Edwards pointed out that unlike campaigns where people vote for a candidate, recall campaigns don’t have limits on contributions. One of the political action committees that bankrolled the recall was funded by two dozen “extremely wealthy individuals,” she said.

Garry Tan, a venture capitalist who invests in the technology sector and one of the largest donors to the recall campaign, said the effort to remove Boudin was about accountability.

“We expect our elected officials to, at the very least, faithfully perform the very basic functions of their offices. This public duty should always trump ideological crusades and personal political agendas. Elected officials represent the entire community, not just those who voted for them,” Tan said in a statement the day after the election.

According to data recorded by the district attorney’s office and analyzed by Law360 showing prosecutorial action between 2011 and 2020, in the nine years preceding Boudin’s arrival, the office filed charges on an average of 44% of cases and took action in about 68% of them by taking steps such as initiating a motion to revoke probation or parole, referring the case back to the arresting agency for further investigation, or referring the case to another criminal justice agency.

The filing and action rates remained consistent throughout Boudin’s tenure.

In 2020, the year he took office, the office filed 27% fewer felonies and 47% fewer misdemeanors than the previous nine-year average. Although charges filed were up in 2021, there were still 21% fewer felonies and 41% fewer misdemeanors than in the nine years before his term began.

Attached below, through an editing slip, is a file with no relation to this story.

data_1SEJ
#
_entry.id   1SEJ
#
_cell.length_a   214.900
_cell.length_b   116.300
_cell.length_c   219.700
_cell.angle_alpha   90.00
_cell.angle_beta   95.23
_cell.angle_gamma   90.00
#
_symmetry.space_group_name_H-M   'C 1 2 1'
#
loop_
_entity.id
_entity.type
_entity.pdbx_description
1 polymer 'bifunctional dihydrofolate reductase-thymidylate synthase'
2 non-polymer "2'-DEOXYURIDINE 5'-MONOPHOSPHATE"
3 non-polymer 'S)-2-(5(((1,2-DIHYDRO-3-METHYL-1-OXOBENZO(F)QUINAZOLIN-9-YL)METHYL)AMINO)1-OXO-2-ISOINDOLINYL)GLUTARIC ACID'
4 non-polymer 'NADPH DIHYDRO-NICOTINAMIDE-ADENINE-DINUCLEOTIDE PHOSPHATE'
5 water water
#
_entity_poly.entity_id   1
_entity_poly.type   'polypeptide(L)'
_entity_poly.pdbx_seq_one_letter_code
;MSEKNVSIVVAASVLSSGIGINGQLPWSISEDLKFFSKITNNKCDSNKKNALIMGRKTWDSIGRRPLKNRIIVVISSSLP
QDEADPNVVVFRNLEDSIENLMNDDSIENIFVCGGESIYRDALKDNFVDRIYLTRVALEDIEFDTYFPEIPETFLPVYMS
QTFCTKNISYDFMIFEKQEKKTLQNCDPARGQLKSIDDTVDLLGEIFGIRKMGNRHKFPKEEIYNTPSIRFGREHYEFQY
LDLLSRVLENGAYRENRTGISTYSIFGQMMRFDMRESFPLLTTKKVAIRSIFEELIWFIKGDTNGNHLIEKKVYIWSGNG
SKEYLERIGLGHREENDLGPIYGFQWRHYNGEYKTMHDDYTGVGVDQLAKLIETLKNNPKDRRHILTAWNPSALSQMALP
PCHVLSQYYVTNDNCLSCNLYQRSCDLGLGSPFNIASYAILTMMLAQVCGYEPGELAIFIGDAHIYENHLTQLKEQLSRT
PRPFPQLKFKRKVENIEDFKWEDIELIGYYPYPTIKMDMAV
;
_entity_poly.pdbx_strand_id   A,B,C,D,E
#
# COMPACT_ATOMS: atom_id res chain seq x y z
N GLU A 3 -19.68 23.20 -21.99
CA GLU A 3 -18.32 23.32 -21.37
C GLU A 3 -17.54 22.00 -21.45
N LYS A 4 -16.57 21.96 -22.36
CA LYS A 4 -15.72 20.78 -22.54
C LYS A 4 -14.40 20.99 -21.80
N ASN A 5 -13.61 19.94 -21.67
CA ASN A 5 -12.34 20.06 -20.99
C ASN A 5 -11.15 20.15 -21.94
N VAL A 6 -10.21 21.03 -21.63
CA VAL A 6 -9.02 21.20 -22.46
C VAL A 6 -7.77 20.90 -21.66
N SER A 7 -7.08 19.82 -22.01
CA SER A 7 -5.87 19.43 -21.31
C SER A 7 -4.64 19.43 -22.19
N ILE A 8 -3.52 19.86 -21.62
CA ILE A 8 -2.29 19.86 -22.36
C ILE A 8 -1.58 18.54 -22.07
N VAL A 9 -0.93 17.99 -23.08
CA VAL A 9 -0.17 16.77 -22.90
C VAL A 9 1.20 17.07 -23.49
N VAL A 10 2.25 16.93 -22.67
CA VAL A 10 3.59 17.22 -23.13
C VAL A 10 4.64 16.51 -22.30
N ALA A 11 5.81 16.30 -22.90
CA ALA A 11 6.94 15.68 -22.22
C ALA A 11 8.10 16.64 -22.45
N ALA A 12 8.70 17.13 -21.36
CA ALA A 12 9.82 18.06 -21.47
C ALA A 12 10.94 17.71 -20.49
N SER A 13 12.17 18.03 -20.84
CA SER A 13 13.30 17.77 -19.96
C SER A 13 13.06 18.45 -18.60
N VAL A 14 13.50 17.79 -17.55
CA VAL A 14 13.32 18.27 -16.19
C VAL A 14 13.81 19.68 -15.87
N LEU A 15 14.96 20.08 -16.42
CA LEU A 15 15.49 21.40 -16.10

A district attorney’s office can only prosecute cases when arrests are made. A study on arrests and clearance rates in San Francisco between 2010 and 2021 done by the Center on Juvenile and Criminal Justice shows that the San Francisco Police Department solves about 10% of cases.

The SFPD declined to comment on the recall.

“While Chief [William] Scott admits that he and the District Attorney Boudin had their disagreements, he maintains that they had a candid and very professional relationship,” Officer Robert Rueca, a spokesperson for the department, said in an email.

A second study by the Center on Juvenile and Criminal Justice published earlier this month found that violent crime rates have risen an average of 9% in Sacramento, a city with a conservative-leaning prosecutor, while falling an average of 29% in San Francisco from 2014 to 2021.

Edwards said that, despite those numbers, progressive prosecutors have been the target of more criticism. Boudin’s recall campaign was the climax of that, she said.

“We don’t have a national conversation about what is happening in Jacksonville, Florida, which has a Republican governor, a Republican mayor, a Republican district attorney, is the same size as San Francisco and has a homicide rate that I think is three times as much as San Francisco’s.”

John Pfaff, a professor at Fordham University School of Law, said Boudin’s recall is less indicative of how progressive prosecution policies are performing nationwide than it is of the failure of the SFPD in making arrests.

“We blame the DAs for what are ultimately policing failures,” Pfaff told Law360. “There’s a growing body of empirical work showing that shifting from a tough-on-crime prosecutor to a reform prosecutor does not seem to lead to any increase in crime, across multiple cities.”

Pfaff said Boudin’s recall is hardly a harbinger of other defeats to come for criminal justice reformers.